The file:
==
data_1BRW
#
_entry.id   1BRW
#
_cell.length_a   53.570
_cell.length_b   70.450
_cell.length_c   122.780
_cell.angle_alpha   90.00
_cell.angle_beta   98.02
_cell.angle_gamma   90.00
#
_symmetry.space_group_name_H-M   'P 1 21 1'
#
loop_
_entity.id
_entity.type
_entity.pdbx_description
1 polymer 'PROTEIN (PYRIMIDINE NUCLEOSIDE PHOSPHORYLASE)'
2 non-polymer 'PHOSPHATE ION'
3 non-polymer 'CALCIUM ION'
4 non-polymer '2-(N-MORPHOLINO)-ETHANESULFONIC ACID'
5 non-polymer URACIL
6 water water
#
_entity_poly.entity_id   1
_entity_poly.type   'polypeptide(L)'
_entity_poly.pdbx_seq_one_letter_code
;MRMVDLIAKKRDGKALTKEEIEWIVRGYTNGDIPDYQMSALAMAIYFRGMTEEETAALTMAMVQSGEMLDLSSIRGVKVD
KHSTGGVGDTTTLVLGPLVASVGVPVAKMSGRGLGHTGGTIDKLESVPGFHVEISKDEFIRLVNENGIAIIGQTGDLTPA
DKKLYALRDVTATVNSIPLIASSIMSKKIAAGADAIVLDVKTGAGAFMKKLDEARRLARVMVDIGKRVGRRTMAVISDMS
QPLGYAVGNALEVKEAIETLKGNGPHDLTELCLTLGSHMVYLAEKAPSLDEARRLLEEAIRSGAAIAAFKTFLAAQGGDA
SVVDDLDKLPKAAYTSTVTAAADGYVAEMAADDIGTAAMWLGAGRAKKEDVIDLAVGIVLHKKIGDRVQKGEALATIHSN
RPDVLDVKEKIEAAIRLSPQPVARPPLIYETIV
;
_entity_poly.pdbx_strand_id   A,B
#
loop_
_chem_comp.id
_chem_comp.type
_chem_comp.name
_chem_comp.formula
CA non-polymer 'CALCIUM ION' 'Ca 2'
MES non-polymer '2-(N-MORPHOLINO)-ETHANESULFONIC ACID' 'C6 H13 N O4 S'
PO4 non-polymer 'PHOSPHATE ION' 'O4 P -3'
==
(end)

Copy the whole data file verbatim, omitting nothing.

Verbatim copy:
data_1BRW
#
_entry.id   1BRW
#
_cell.length_a   53.570
_cell.length_b   70.450
_cell.length_c   122.780
_cell.angle_alpha   90.00
_cell.angle_beta   98.02
_cell.angle_gamma   90.00
#
_symmetry.space_group_name_H-M   'P 1 21 1'
#
loop_
_entity.id
_entity.type
_entity.pdbx_description
1 polymer 'PROTEIN (PYRIMIDINE NUCLEOSIDE PHOSPHORYLASE)'
2 non-polymer 'PHOSPHATE ION'
3 non-polymer 'CALCIUM ION'
4 non-polymer '2-(N-MORPHOLINO)-ETHANESULFONIC ACID'
5 non-polymer URACIL
6 water water
#
_entity_poly.entity_id   1
_entity_poly.type   'polypeptide(L)'
_entity_poly.pdbx_seq_one_letter_code
;MRMVDLIAKKRDGKALTKEEIEWIVRGYTNGDIPDYQMSALAMAIYFRGMTEEETAALTMAMVQSGEMLDLSSIRGVKVD
KHSTGGVGDTTTLVLGPLVASVGVPVAKMSGRGLGHTGGTIDKLESVPGFHVEISKDEFIRLVNENGIAIIGQTGDLTPA
DKKLYALRDVTATVNSIPLIASSIMSKKIAAGADAIVLDVKTGAGAFMKKLDEARRLARVMVDIGKRVGRRTMAVISDMS
QPLGYAVGNALEVKEAIETLKGNGPHDLTELCLTLGSHMVYLAEKAPSLDEARRLLEEAIRSGAAIAAFKTFLAAQGGDA
SVVDDLDKLPKAAYTSTVTAAADGYVAEMAADDIGTAAMWLGAGRAKKEDVIDLAVGIVLHKKIGDRVQKGEALATIHSN
RPDVLDVKEKIEAAIRLSPQPVARPPLIYETIV
;
_entity_poly.pdbx_strand_id   A,B
#
loop_
_chem_comp.id
_chem_comp.type
_chem_comp.name
_chem_comp.formula
CA non-polymer 'CALCIUM ION' 'Ca 2'
MES non-polymer '2-(N-MORPHOLINO)-ETHANESULFONIC ACID' 'C6 H13 N O4 S'
PO4 non-polymer 'PHOSPHATE ION' 'O4 P -3'